Nominet is set to approve a draft proposal which could mean that allegedly illegal websites are suspended from the World Wide Web without a court order.
According to Nominet the policy "must be proportionate in scope" and recognise that registrants and users have the rights to fair and legitimate interests. The powers would only be used as a "principle of last resort" to "reduce harm to individuals".
The lack of a clearly structured appeals process is a concern. The civil society Open Rights Groups (ORG) has been joined by the UK Internet Service Providers Association (ISPA) and London Internet Exchange (LINX) in requesting that Nominet to not adopt the proposal.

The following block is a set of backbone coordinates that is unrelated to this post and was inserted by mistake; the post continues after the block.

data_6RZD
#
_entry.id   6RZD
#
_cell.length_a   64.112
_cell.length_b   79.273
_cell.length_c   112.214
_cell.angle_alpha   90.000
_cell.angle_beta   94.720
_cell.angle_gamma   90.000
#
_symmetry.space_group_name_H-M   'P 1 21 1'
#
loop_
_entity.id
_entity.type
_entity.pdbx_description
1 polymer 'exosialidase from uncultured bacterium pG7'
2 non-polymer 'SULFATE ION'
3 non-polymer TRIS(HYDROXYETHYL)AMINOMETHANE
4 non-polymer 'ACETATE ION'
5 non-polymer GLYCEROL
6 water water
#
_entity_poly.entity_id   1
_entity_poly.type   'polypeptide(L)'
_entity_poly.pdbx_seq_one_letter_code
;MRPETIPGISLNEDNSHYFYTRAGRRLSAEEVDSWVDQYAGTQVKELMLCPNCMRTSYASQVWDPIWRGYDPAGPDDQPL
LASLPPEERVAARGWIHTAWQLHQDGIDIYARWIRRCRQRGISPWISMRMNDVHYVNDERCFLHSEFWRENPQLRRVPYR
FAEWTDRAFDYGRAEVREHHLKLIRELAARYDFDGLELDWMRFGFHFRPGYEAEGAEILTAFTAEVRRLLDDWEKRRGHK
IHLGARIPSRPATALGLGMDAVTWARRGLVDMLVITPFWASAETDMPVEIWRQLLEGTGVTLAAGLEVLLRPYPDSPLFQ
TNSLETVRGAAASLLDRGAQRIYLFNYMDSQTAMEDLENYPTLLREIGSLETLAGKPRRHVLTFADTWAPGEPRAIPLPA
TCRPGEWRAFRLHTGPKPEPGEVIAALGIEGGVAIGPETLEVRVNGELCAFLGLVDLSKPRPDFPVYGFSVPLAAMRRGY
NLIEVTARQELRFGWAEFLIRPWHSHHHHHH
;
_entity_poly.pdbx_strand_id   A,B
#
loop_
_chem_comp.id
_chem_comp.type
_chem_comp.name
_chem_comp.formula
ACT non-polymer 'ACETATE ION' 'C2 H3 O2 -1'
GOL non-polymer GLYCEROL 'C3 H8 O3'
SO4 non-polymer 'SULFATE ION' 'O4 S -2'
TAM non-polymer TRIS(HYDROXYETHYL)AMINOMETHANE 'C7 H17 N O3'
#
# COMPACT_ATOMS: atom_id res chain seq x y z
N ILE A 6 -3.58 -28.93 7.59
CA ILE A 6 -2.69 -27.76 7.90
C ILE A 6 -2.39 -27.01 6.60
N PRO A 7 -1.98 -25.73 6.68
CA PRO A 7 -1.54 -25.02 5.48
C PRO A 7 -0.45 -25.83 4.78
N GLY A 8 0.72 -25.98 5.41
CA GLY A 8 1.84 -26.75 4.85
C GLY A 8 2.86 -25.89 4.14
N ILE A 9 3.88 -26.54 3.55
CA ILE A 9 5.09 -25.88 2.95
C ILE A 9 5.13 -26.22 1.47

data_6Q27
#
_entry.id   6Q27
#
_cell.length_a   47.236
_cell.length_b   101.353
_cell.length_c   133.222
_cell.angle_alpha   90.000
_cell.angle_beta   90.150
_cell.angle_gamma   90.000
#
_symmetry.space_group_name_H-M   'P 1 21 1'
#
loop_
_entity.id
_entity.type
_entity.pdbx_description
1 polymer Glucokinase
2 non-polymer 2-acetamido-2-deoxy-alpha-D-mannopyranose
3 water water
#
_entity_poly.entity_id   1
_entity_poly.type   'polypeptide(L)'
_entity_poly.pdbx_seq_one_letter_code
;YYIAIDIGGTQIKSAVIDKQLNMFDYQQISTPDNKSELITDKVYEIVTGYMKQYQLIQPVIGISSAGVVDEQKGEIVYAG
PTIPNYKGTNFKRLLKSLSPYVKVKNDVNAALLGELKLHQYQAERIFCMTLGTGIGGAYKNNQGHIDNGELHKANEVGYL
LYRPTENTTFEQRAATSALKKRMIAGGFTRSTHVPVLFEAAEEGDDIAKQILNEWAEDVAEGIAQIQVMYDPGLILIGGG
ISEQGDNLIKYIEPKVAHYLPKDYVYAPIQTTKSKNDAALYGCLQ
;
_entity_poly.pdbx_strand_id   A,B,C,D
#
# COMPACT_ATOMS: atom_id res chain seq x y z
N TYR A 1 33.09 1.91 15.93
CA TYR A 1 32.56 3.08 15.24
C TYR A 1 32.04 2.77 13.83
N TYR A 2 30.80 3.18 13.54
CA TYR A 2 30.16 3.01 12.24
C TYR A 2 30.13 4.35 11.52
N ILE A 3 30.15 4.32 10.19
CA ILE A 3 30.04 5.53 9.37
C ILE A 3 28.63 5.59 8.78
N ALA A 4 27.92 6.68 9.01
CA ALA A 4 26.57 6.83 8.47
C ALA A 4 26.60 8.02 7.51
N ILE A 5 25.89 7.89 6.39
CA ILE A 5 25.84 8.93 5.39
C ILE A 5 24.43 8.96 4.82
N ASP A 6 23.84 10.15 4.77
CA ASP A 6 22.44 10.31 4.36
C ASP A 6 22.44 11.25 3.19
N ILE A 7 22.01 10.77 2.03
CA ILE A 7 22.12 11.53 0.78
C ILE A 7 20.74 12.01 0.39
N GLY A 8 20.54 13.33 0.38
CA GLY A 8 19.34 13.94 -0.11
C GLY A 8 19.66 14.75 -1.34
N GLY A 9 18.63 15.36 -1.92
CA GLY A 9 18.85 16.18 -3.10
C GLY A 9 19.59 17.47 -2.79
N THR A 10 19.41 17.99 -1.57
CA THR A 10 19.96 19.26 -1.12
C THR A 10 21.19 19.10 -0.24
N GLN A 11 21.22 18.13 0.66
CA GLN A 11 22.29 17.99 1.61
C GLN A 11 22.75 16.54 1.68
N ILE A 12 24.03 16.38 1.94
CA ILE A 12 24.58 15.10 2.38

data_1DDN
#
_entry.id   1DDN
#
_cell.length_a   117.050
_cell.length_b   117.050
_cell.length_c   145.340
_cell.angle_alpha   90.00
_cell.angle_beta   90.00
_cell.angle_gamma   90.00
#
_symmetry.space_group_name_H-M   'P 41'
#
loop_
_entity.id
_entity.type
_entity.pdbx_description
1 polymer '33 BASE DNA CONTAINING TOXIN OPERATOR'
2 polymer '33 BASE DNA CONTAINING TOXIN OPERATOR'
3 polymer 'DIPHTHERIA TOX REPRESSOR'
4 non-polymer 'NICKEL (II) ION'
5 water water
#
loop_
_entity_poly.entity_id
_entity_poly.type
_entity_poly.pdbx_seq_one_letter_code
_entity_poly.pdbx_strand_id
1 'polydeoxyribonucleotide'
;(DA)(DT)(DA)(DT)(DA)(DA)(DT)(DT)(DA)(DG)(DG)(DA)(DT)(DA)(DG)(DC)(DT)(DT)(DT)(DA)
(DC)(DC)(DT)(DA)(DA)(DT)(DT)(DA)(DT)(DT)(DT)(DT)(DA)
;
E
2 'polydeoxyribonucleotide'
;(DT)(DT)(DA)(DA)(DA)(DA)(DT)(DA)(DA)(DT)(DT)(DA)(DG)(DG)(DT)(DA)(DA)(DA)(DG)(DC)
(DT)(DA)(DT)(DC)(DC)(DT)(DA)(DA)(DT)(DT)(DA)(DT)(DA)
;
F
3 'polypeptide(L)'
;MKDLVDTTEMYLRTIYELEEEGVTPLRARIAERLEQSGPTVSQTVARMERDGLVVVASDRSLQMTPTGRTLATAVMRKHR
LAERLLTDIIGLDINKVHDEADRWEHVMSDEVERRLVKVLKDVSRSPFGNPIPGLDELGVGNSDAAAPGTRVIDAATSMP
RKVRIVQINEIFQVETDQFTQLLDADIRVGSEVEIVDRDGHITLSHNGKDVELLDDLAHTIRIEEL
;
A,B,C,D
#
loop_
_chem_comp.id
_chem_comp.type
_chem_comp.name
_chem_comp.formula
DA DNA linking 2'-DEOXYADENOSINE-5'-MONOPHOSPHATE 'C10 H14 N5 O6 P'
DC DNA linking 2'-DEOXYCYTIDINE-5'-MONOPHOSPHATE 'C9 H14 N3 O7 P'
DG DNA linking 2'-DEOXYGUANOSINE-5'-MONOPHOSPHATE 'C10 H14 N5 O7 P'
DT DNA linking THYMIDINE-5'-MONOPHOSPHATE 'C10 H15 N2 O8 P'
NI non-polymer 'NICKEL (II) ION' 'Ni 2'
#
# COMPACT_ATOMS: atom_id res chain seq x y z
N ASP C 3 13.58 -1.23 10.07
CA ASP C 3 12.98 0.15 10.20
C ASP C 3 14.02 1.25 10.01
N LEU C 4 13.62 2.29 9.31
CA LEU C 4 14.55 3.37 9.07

ORG's Jim Killock wrote that he believes the proposal would contravene with the European Convention of Human Rights as "it is an Article 6 right under the Convention to have an open fair and public hearing by an independent and impartial tribunal established by law."
The basic premise of the proposal is positive and only websites that are alleged to be trading illegally, such as those "directly involved in the criminal distribution of counterfeit goods" would be targeted.
Making it easier to clear up the internet and making it safer for users would be a great step forwards but it is important that anyone wrongly caught up can appeal and have their site reinstated.
You can view the full proposal here.